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e-mailed tomato question

Gardening Reference » Gardening in 2004
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by Bill on June 01, 2004 05:32 PM
I have 40 tomato plants, 20 of which are in a screened enclosure in the
same garden. My plants all looked great until about a week ago. The ones
in the enclosure started first with about the first 2 or 3 inches of the
stem falling over and the leaves curling, they still stay green, then the
next day the ones outside starting doing the same thing, this is the first
time I have ever seen this and do not know what to do. I did spray with
liquid sevin hoping this might do some good. Can you help me with this. I
live the the Conroe Texas area. Thank you for your consideration .
by Tempest on June 02, 2004 09:30 AM
Did the wilting start at the top or bottom of the plant. I was not sure exactly what you meant by the "first three inches". The reason I ask is there is something called 'Fusarium wilt'. description: lower leaves turn ywllow, wilt, and die. Then upper shoots wilt and eventually the whole plant dies.When the stem is sliced lengthwise near the soil line, then tissue 1/8 inch under the surface id found to be dark brown.' It is caused by a fungus (fusarium oxysporum ssp. lycopersici) that affects only tomatoes. The cure according to this book is to rip up the contaminated plants to prevent further infection. Since I myself would be most reluctant to rip any of my green babies out of the ground even in sickness, i am including this recipe in hopes that maybe your tomatoes are only suffering a bit of a nutrient deficiancy. So I offer forth this recipe courtesy of Jerry Baker's Backyard Problem Solver (a book I highly recommend to ANY gardener) TOMATO BOOSTER TONIC: 2 tbsp epsom salts, 1 tsp baby shampoo, 1 gal. water. Mix these ingredients together, and liberally soak the soil around the tomato plants as they flower to stimulate their growth. It will help them take up more nutrients. You might also check into tobacco mosaic virus-often arrives courtesy of a cigarrette, but can be carried on contaminated plants or in containers they've been in contact with. It lives in the soil for as long as 5 years and infects plants in the Tobacco/Nightshade family i.e.- tomatoes, eggplants, peppers, and potatoes. The disease can also be spread by insects or human touch. Symptoms vary. I hope all this gives some help....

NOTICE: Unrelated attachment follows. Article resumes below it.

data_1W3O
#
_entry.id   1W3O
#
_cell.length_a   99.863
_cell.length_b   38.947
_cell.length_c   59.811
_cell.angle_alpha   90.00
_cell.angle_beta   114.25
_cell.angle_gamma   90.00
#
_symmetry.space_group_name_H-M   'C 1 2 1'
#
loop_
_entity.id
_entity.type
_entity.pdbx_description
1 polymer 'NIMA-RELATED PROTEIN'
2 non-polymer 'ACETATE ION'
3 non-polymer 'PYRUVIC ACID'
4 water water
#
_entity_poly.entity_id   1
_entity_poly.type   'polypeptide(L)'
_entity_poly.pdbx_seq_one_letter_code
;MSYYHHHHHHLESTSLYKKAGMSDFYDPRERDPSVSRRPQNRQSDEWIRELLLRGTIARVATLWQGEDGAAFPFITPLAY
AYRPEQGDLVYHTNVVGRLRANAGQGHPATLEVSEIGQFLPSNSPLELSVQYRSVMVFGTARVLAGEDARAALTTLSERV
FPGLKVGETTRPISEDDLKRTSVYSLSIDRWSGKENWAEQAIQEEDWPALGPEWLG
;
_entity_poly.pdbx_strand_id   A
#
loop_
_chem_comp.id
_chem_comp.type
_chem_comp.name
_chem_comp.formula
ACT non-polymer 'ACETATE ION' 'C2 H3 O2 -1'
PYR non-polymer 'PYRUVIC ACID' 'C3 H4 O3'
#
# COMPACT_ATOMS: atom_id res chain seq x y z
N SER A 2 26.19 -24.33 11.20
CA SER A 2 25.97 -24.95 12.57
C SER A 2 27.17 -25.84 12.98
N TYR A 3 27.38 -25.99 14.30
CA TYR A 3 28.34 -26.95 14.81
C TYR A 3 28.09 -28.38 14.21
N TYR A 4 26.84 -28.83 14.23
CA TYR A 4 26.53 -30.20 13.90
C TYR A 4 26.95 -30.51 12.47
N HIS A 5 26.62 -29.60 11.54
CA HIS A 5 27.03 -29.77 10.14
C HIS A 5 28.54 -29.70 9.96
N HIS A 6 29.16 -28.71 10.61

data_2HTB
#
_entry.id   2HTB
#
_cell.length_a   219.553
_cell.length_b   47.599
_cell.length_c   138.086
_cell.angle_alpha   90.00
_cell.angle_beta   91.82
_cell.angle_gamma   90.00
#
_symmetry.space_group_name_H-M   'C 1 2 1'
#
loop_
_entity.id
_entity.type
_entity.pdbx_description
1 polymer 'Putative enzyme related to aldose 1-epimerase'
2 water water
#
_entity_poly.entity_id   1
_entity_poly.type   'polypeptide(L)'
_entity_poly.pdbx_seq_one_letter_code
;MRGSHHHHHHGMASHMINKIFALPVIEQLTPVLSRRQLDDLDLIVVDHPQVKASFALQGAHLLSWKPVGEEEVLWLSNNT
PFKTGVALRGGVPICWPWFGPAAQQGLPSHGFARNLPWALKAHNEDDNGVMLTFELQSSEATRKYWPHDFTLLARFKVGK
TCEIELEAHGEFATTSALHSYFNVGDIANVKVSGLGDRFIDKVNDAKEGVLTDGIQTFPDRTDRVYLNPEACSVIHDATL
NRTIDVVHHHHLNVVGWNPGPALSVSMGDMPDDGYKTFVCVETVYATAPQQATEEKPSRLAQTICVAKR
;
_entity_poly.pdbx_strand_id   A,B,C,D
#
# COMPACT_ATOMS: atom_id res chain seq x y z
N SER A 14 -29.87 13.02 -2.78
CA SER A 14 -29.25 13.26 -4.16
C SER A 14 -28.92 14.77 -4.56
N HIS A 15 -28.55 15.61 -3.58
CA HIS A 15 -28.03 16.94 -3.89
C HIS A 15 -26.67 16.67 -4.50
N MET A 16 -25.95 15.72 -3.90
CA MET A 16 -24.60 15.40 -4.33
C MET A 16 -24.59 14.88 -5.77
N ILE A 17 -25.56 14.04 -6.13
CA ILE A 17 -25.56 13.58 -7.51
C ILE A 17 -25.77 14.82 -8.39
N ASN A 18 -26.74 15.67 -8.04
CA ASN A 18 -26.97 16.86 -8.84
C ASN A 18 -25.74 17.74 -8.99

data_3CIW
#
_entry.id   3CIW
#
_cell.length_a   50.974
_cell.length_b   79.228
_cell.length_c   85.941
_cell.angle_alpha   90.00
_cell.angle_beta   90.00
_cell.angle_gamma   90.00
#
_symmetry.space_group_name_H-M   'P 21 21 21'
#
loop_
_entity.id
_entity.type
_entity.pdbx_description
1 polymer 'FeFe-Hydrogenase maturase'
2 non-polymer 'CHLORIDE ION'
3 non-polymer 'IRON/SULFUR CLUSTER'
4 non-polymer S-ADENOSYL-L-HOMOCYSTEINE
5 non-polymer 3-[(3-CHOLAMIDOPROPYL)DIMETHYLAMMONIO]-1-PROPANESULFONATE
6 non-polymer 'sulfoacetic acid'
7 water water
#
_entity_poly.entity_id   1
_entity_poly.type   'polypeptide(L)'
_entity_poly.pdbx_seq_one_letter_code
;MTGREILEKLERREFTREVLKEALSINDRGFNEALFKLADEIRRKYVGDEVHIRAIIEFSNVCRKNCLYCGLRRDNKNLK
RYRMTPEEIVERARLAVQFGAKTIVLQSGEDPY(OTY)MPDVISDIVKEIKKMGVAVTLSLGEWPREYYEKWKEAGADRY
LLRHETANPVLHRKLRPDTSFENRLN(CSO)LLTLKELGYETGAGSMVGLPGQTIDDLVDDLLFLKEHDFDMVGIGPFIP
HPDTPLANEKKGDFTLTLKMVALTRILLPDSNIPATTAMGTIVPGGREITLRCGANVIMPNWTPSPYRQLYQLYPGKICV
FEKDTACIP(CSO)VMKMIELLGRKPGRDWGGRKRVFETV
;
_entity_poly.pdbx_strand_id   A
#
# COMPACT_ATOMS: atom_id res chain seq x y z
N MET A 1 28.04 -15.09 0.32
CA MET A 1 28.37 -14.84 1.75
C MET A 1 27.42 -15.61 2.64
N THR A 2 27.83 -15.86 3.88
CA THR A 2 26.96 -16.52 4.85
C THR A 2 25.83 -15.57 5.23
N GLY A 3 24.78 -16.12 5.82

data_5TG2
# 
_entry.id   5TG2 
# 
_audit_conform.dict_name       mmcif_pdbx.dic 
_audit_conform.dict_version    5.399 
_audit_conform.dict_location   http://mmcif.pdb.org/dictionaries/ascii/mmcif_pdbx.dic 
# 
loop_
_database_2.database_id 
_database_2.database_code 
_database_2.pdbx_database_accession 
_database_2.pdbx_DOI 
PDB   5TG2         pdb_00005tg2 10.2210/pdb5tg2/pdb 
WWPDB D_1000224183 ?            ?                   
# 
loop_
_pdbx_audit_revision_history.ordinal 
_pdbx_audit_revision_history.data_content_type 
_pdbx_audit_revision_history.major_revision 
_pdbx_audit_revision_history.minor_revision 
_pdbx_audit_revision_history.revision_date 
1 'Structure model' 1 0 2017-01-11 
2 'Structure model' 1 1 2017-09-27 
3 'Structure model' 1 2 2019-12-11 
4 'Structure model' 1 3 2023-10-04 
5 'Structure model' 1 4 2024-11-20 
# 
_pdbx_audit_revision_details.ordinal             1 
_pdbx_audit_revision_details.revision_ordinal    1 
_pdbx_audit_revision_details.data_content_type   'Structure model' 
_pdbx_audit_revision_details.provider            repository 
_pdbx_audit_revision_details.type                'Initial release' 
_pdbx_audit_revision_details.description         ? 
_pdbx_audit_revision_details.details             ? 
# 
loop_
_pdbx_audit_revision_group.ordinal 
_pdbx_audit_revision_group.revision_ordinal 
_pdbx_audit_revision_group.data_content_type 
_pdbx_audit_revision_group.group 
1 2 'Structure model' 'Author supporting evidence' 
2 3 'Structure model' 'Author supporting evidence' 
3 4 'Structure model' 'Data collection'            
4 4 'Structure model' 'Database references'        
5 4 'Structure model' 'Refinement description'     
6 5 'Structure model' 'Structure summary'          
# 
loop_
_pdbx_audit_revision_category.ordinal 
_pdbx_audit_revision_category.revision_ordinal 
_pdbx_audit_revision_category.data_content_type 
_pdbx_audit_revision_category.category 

Tempest~ [dunno]
by weezie13 on June 03, 2004 03:25 PM
We had some conversations about that last year.
I think it's quite common....
Check these posts out and there's a picture,
see if it looks something like this..

Tomato leaves curling....HELP!!


Here's one too on the caring of them..
Tomato problem/ and caring for it.

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